Despite threats of last Bank Holiday weekend being the coldest on record, here in North East Wales at least, we had four days of clear, dry and sunny weather. Yes, it was cool out of the sun but pleasant enough to enjoy a coffee or two on the patio mid-morning, and hot enough on Tuesday to work up a sweat building vegetable cages down at the allotment bed for four hours.
The front garden is in transition. Peony leaves were on the cusp of changing colour (until I cut them off); sunflower petals are fading fast. The mexican feather grass is at its bushiest (I’m itching to give it a hair cut, but that’s a job for spring); hiding beneath are the fuchsia plants I grew last year from cuttings, and which I hope will form a fuchsia hedge in time. Yet cosmos and calendula continue to flower freely, and there is still the occasional bright-blue flash of a cornflower. I’ve given the lavender a haircut this morning and cleared some space around my two remaining heuchera.
The aptly-named Autumn Joy is beginning to flower. This is one of the root cuttings I took last spring. I put three each in two terracotta urns in the front garden. I might manage to squeeze one more in each pot once the alyssum is finished.
Japanese anemones in the shady corner of the front border, which started out actually IN the corner but have spread outwards leaving a bare patch. My neighbour still hasn’t noticed that his wall has collapsed – after almost a year! The alpine strawberries like it here, astilbes don’t.
My first pepper! All that to-ing and fro-ing to the potting shed with a cotton bud and a soap spray has paid off.
This Lollo Rosso lettuce looks very pretty growing in a strawberry pot and is still providing leaves for salads. I’ll definitely grow salad leaves in these strawberry pots again.
The wood is a large branch we ended up with after we first persuaded our neighbour to cut back one of his trees. I think it is sycamore and where the bark has peeled off, different shades and colours are revealed .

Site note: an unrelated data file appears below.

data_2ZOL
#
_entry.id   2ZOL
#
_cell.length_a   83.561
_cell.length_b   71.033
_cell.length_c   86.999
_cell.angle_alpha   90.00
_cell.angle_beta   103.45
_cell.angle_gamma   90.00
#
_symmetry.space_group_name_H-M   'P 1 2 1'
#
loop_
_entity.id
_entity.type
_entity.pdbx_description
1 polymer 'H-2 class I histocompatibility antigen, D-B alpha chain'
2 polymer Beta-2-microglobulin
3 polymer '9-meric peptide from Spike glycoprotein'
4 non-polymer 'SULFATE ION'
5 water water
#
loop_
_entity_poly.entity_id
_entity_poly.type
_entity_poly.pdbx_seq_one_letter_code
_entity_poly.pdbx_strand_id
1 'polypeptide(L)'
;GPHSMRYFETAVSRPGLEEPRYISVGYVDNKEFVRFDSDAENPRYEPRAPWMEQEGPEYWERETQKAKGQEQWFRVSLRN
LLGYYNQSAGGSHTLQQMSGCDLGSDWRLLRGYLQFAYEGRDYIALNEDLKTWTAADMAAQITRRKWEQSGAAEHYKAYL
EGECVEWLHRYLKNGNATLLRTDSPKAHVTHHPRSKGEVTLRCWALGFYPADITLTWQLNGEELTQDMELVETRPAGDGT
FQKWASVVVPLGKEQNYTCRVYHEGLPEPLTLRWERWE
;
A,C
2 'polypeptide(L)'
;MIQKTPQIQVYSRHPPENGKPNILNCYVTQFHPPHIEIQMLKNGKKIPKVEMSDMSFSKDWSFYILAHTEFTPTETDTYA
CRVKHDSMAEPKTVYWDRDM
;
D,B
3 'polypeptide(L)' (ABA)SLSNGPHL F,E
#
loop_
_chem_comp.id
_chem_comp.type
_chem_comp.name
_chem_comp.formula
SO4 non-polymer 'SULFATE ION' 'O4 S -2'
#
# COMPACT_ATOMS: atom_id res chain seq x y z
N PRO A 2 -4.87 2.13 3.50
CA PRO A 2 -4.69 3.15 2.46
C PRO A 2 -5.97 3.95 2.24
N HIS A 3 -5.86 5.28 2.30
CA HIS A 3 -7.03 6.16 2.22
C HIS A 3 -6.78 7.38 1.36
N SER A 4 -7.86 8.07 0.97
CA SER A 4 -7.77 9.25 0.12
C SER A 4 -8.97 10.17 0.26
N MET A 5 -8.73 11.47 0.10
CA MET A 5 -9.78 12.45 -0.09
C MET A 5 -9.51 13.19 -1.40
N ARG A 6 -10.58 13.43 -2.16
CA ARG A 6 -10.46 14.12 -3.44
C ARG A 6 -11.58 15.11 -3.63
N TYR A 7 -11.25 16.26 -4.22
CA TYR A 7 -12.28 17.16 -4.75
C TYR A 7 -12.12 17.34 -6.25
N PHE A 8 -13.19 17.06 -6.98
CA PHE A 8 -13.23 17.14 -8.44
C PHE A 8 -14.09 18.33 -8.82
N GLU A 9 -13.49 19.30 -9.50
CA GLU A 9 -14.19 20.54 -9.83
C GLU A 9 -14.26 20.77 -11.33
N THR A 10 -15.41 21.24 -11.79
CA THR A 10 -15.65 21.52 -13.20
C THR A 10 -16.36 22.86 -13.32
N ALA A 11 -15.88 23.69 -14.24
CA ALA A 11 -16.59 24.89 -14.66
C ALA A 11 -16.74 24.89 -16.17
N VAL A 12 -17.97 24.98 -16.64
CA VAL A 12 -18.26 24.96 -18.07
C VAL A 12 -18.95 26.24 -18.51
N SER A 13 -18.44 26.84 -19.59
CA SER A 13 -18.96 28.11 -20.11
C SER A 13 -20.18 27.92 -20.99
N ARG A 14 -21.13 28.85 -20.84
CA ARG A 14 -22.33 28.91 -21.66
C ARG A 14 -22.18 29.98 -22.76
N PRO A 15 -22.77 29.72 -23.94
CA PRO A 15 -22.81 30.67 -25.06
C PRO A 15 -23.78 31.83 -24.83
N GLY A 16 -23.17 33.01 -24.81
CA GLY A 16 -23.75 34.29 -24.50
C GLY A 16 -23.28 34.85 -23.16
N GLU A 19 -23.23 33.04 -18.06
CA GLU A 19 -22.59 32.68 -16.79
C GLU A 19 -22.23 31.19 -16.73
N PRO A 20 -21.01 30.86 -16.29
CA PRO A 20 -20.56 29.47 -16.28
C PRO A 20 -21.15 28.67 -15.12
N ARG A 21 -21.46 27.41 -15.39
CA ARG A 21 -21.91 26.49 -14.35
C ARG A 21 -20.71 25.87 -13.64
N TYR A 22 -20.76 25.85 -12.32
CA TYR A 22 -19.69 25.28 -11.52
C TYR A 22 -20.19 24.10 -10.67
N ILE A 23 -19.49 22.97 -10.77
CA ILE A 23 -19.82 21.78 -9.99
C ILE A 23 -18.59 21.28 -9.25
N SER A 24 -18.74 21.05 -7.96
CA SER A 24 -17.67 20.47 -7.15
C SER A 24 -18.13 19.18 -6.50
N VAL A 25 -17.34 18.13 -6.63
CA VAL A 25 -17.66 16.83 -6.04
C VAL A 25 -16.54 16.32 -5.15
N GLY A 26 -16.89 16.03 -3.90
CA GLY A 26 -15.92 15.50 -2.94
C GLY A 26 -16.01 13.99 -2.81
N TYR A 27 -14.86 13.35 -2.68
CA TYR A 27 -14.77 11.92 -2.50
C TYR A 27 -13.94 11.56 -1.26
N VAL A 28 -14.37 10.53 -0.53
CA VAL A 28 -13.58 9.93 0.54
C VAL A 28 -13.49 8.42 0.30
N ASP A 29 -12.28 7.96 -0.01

Much as I would like to leave this sunflower for the birds to peck at, I don’t want an explosion of sunflowers in the front border next Summer. I’ll keep an eye on it and try to catch the seeds.
This is my very poorly-looking heuchera Lime Marmalade, which was being smothered in the front border so I removed it a few weeks ago and placed in a pot in the shady half of the patio. I’m hoping this is new growth and not its final bow!
And now the sun has come out again, I’m off to pick some French climbing beans. I need a stepladder to reach them.
But first, coffee and a slice of cake while I see what everyone else is up to over at The Propagator’s Six on Saturday post.
After a long dark and miserable February, March arrived and it was time to decide which vegetables to plant at home and, for the first time in the allotment bed – and which ones will never darken my raised beds again (Beetroot, your days are numbered). The first job was to sort through my vegetable seeds. Being me, I made a spreadsheet! I’ll update it as and when I buy/receive new seeds. Continue reading “Monthly Roundup: March”→